Preschool continues to be seen by many as the most important part of the education journey for any person. It’s here where children start to learn the bases that will be useful for the rest of their lives.
The new edition of the course “The best for preschool teachers” took place in Palermo from 04/06/2022 to 10/06/2022. The participants came from all across Europe, with Silviya, Aleksandra and Penka from, Detska gradina "Radost"/ Kindergarten "Radost" in Bulgaria, Inger and Monica from Kvernaland kindergarden in Norway and participants coming from four different Spanish schools: María Jesús and Cristina form Ceo Camino de Santiago, Maria de los Ángeles and Dolores from CEIP SANT ANTONI DE PÀDUA, Beatriz from CPI Valdespartera III and Carmen from CRA CUBILLOS DEL SIL.
We took off this week by presenting the model that Italy follows for preschool, the key factors that are respected, what an Italian teacher should be/should have and how precious this type of teaching is. After analysing this aspect, our participants had the opportunity to present to us not only how their country works but more specifically how the environment that they are inserting goes on during the daily basis. The timing was fantastic because we could reflect and compare right after, all the different systems and cultures that everybody knows and logically this results in an amplification of the network and discovery of new perspectives.
Preceding in this path, we look to a specific educational approach for preschools, the Montessori one. Created by Maria Montessori, an Italian physician and educator where she defends the idea that children are naturally curious and have an innate desire to learn. So, the objective is a system that is really focused on a strong autonomy for the children to learn by himself. It emphasises self-directed activity, hands-on learning, and individualised education. After presenting the benefits and hearing the different opinion on this topic from the teachers, there was no better way to understand this methodology if it wasn’t by not seeing a real example. So, we spent some time by visiting Istituto Internazionale M.Montessori where we had the pleasure to observe real classes and get to know the routines that every student passes during the day.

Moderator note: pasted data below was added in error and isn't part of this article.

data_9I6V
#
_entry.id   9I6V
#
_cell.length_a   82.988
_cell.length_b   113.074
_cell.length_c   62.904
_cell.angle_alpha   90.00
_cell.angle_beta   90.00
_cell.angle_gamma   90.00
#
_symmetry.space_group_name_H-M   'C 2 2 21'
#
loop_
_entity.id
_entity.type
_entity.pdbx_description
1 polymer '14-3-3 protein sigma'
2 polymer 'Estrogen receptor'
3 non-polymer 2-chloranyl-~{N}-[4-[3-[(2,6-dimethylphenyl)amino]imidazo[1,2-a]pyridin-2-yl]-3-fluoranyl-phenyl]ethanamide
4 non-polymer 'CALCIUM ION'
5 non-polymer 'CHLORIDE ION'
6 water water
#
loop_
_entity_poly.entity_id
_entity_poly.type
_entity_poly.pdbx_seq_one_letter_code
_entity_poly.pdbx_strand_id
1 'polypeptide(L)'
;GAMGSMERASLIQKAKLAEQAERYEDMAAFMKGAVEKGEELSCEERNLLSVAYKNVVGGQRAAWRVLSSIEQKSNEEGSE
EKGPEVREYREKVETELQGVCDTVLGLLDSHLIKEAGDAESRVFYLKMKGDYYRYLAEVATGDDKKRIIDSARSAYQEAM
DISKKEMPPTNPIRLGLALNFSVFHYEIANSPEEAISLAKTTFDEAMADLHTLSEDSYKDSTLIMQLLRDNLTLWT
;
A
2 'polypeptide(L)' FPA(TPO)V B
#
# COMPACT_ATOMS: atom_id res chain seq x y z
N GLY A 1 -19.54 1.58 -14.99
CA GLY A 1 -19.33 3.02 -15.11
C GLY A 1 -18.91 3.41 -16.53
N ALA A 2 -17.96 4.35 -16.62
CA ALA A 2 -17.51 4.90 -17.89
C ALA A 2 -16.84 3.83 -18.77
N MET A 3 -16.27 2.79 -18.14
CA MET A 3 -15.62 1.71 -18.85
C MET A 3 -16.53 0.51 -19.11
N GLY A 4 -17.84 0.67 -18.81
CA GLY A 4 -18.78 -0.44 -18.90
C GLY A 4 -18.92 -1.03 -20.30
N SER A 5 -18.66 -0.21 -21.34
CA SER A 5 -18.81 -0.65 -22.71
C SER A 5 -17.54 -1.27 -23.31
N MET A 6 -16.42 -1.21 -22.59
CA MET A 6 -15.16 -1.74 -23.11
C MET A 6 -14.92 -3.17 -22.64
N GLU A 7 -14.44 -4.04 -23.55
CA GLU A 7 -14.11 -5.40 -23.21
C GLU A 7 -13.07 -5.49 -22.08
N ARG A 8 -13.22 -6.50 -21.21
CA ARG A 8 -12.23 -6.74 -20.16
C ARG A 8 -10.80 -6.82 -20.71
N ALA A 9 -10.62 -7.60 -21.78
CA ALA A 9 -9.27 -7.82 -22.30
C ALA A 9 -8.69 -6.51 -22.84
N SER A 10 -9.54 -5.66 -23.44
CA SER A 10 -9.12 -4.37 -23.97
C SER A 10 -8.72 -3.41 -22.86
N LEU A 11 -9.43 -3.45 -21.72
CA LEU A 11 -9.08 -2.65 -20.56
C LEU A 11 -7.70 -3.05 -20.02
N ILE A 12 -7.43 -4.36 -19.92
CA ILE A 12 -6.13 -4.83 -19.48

Another way to approach preschool education is by learning experiences and activities that occur outside the formal school system but still have an educational purpose, so non formal education. It is often structured and organised, but it does not follow a formal curriculum or lead to formal qualifications or certifications. Having said this, we tested this model with a lot of different practical activities to promote this way to see the education.
The last approach of education that we took a look at was to the Reggio Emilia one: we analysed their principals and understood the philosophy, how it was named after the city where it was developed and after World War II. The Reggio Emilia approach is highly regarded for its child-centred, inquiry-based, and collaborative approach to learning.
For our last effort, we outline Outdoor education, which is also a very valid method to face up and to be positioned in the best methods. Having said this, we went to another visit, this time Palma Nana where the purpose was to discover the power of outdoor education and to understand how the “maieutic” method is the base to learn in nature.
This week was very diverse and rich in many aspects, now it’s up for everyone to think what can be more useful to be implemented in their countries. As such, we hope that these days could give some different perspectives about many different ways to think about preschool.
Discover more about this course here.
Welcome to the ELA Blog. Here you will find articles and photos of our courses and have a look at the topics addressed during the week in Bologna, Palermo and Tenerife. You will also have the chance to take a peek at our projects and check out what we have been up to.